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Familial thrombophilia : clinical and molecular analysis of Swedish families with inherited resistance to activated protein C or protein S deficiency

Zöller, Bengt LU (1996) In Scandinavian journal of clinical and laboratory investigation. Supplementum 56(226). p.19-46
Abstract

This report describes the characterization of Swedish families with inherited resistance to activated protein C (APC resistance) and/or protein S deficiency, two genetic disorders associated with functional impairment of the protein C anticoagulant pathway. The APC resistance phenotype was linked to the factor V gene locus in a kindred with independent inheritance of APC resistance and protein S deficiency. A point mutation changing Arg506 to a Gln (FV:Q506) in the factor V gene was the cause of APC resistance. In studies of 50 families with hereditary APC resistance, the FV:Q506 mutation was identified in 94% (47/50) of the families, and the thrombotic risk was found to be dependent on the factor V genotype. Moreover, 18 families with... (More)

This report describes the characterization of Swedish families with inherited resistance to activated protein C (APC resistance) and/or protein S deficiency, two genetic disorders associated with functional impairment of the protein C anticoagulant pathway. The APC resistance phenotype was linked to the factor V gene locus in a kindred with independent inheritance of APC resistance and protein S deficiency. A point mutation changing Arg506 to a Gln (FV:Q506) in the factor V gene was the cause of APC resistance. In studies of 50 families with hereditary APC resistance, the FV:Q506 mutation was identified in 94% (47/50) of the families, and the thrombotic risk was found to be dependent on the factor V genotype. Moreover, 18 families with hereditary deficiency of free protein S were investigated. Type I protein S deficiency (low free and total protein S) and type III deficiency (low free but normal total protein S) coexisted in 78% (14/18) of the families, suggesting the two types to be phenotypic variants of the same genetic disorder. Deficiency of free protein S was caused by equimolar relationship between protein S and beta-chain containing isoforms of C4BP. Though protein S deficiency was a strong risk factor for thrombosis, the FV:Q506 mutation was identified as an additional genetic risk factor in 39% of the families. Thus, familial thrombophilia is a multiple gene disorder. The thrombophilic tendency associated with APC resistance or protein S deficiency was related to increased levels of prothrombin fragment 1 + 2, reflecting increased activation of the common coagulation pathway.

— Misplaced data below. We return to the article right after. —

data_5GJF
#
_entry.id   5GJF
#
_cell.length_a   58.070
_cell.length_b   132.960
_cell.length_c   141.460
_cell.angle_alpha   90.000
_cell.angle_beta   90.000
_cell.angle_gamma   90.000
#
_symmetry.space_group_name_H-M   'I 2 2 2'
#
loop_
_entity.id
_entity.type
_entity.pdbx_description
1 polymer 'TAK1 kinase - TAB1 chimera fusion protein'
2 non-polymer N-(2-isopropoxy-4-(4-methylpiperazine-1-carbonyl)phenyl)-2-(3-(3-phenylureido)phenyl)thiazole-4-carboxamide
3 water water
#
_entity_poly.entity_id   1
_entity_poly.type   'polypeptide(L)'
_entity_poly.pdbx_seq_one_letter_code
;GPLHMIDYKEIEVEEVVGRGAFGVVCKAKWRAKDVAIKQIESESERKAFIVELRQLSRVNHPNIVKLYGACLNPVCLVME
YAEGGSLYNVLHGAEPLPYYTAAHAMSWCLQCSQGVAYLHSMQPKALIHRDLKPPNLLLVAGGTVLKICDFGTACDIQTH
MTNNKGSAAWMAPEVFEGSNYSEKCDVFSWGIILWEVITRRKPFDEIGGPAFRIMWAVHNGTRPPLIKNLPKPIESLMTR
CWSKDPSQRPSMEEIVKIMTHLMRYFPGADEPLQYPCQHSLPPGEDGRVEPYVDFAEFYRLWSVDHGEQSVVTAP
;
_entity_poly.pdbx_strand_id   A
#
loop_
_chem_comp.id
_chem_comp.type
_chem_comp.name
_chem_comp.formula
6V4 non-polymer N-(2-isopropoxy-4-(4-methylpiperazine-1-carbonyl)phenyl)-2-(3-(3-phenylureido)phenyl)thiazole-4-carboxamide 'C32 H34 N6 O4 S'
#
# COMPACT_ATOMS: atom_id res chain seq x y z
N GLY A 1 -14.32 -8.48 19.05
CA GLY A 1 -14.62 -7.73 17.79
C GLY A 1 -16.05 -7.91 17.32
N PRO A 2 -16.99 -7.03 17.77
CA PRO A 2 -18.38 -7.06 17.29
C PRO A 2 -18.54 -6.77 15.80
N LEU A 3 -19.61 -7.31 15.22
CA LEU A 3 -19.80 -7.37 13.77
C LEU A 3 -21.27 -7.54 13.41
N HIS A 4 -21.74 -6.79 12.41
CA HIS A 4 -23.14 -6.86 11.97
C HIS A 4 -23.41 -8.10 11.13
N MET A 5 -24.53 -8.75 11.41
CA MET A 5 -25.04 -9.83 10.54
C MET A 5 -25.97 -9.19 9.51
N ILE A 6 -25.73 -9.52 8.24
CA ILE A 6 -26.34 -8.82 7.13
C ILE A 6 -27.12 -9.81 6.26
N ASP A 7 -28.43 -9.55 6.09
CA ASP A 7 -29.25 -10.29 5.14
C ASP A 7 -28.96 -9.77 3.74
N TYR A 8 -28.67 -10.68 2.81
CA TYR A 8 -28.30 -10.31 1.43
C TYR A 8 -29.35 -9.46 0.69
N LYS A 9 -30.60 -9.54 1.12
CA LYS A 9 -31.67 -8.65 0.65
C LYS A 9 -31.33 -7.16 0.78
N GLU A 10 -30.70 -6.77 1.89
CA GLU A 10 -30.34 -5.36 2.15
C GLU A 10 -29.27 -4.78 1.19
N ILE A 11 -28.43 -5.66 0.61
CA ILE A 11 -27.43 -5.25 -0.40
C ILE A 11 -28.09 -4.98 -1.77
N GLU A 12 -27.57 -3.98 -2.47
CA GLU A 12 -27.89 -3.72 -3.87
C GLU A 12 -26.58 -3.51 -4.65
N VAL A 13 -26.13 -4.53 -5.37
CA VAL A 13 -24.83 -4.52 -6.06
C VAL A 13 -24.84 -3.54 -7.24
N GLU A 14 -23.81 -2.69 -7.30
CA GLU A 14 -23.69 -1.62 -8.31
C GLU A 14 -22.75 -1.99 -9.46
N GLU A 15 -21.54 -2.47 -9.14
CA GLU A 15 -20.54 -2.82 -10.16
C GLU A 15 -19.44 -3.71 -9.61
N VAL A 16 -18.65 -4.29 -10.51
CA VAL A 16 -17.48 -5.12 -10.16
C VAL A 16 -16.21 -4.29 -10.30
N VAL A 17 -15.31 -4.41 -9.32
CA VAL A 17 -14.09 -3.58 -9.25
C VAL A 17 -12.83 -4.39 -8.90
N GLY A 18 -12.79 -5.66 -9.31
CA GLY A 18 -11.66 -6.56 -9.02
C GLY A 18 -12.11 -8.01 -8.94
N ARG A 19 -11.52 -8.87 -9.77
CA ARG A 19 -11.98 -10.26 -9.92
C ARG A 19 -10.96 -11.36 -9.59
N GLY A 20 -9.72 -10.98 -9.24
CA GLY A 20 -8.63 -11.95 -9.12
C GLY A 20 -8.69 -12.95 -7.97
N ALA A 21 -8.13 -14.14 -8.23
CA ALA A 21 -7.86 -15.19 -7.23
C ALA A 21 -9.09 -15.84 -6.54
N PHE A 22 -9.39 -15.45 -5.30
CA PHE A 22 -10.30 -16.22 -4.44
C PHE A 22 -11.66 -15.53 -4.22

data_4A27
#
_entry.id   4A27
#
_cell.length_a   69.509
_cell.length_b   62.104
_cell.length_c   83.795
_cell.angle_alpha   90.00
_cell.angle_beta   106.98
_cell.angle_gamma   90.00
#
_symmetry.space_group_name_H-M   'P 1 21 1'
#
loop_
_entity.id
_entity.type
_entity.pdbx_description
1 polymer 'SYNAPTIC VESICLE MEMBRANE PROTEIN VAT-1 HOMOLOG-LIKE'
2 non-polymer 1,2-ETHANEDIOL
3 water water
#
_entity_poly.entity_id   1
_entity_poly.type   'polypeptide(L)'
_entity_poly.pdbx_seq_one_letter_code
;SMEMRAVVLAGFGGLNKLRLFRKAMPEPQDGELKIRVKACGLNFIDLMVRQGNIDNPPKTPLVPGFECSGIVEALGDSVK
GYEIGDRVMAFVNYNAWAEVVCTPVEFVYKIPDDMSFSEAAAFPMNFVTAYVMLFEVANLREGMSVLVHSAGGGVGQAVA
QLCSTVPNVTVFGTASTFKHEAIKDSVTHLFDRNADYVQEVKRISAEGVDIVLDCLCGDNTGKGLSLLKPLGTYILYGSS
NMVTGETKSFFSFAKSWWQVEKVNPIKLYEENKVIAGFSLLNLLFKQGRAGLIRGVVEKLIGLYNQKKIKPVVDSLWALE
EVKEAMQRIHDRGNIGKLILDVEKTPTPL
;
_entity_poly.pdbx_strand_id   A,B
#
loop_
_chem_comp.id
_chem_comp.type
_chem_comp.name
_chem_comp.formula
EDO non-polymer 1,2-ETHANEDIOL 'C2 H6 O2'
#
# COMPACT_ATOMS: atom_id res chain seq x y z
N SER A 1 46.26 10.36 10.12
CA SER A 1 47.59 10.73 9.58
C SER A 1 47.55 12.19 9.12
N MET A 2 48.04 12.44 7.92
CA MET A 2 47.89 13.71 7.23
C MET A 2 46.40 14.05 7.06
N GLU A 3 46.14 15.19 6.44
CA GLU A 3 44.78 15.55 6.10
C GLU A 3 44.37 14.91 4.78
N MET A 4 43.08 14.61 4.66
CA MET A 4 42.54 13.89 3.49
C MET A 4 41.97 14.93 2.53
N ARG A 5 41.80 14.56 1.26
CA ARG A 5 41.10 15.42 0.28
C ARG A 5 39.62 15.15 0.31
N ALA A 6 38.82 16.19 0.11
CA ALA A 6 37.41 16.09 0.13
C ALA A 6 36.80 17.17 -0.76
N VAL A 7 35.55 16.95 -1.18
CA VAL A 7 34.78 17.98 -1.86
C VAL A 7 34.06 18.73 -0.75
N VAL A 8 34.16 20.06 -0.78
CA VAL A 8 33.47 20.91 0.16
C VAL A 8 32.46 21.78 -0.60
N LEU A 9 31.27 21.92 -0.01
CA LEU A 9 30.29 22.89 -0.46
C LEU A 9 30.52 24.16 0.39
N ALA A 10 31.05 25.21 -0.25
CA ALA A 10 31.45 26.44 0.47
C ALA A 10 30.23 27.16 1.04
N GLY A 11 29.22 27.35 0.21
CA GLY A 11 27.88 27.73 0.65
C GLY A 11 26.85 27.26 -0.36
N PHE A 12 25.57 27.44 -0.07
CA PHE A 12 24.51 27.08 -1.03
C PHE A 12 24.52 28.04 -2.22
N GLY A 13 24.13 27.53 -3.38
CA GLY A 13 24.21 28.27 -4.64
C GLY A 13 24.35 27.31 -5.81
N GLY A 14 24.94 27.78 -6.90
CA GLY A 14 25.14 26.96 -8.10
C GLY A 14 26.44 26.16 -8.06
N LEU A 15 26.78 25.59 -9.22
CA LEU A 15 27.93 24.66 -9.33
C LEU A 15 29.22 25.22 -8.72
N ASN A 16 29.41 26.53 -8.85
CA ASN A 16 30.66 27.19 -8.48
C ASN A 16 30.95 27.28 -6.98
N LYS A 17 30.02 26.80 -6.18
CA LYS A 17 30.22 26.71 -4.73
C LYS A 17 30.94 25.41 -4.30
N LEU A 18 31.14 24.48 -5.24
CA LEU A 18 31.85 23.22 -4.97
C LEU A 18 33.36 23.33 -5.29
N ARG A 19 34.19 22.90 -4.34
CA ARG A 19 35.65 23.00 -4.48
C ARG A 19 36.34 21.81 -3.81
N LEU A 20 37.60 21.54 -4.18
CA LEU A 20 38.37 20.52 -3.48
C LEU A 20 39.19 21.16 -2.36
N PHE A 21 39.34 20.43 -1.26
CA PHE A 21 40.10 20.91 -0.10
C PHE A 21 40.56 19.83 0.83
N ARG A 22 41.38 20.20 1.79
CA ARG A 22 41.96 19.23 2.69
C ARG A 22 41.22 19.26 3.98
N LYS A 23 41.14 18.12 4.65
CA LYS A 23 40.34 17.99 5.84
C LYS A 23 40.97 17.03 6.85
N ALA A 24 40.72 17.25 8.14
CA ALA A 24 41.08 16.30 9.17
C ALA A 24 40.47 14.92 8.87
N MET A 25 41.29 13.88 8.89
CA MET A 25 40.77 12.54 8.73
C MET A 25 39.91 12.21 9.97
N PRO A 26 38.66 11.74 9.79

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organization
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type
Contribution to journal
publication status
published
subject
keywords
activated protein C, blood clotting factor 5, familial disease, family, gene locus, heredity, human, phenotype, point mutation, priority journal, protein S deficiency, review, Sweden, thrombophilia
in
Scandinavian journal of clinical and laboratory investigation. Supplementum
volume
56
issue
226
pages
28 pages
external identifiers
  • scopus:0030478027
ISSN
0085-591X
language
English
LU publication?
yes
id
36dc4028-65e0-4e74-992f-4413dea994e8
date added to LUP
2017-10-19 15:24:20
date last changed
2017-11-07 09:15:33
@article{36dc4028-65e0-4e74-992f-4413dea994e8,
  abstract     = {<p>This report describes the characterization of Swedish families with inherited resistance to activated protein C (APC resistance) and/or protein S deficiency, two genetic disorders associated with functional impairment of the protein C anticoagulant pathway. The APC resistance phenotype was linked to the factor V gene locus in a kindred with independent inheritance of APC resistance and protein S deficiency. A point mutation changing Arg506 to a Gln (FV:Q506) in the factor V gene was the cause of APC resistance. In studies of 50 families with hereditary APC resistance, the FV:Q506 mutation was identified in 94% (47/50) of the families, and the thrombotic risk was found to be dependent on the factor V genotype. Moreover, 18 families with hereditary deficiency of free protein S were investigated. Type I protein S deficiency (low free and total protein S) and type III deficiency (low free but normal total protein S) coexisted in 78% (14/18) of the families, suggesting the two types to be phenotypic variants of the same genetic disorder. Deficiency of free protein S was caused by equimolar relationship between protein S and beta-chain containing isoforms of C4BP. Though protein S deficiency was a strong risk factor for thrombosis, the FV:Q506 mutation was identified as an additional genetic risk factor in 39% of the families. Thus, familial thrombophilia is a multiple gene disorder. The thrombophilic tendency associated with APC resistance or protein S deficiency was related to increased levels of prothrombin fragment 1 + 2, reflecting increased activation of the common coagulation pathway.</p>},
  author       = {Zöller, Bengt},
  issn         = {0085-591X},
  keyword      = {activated protein C,blood clotting factor 5,familial disease,family,gene locus,heredity,human,phenotype,point mutation,priority journal,protein S deficiency,review,Sweden,thrombophilia},
  language     = {eng},
  number       = {226},
  pages        = {19--46},
  series       = {Scandinavian journal of clinical and laboratory investigation. Supplementum},
  title        = {Familial thrombophilia : clinical and molecular analysis of Swedish families with inherited resistance to activated protein C or protein S deficiency},
  volume       = {56},
  year         = {1996},
}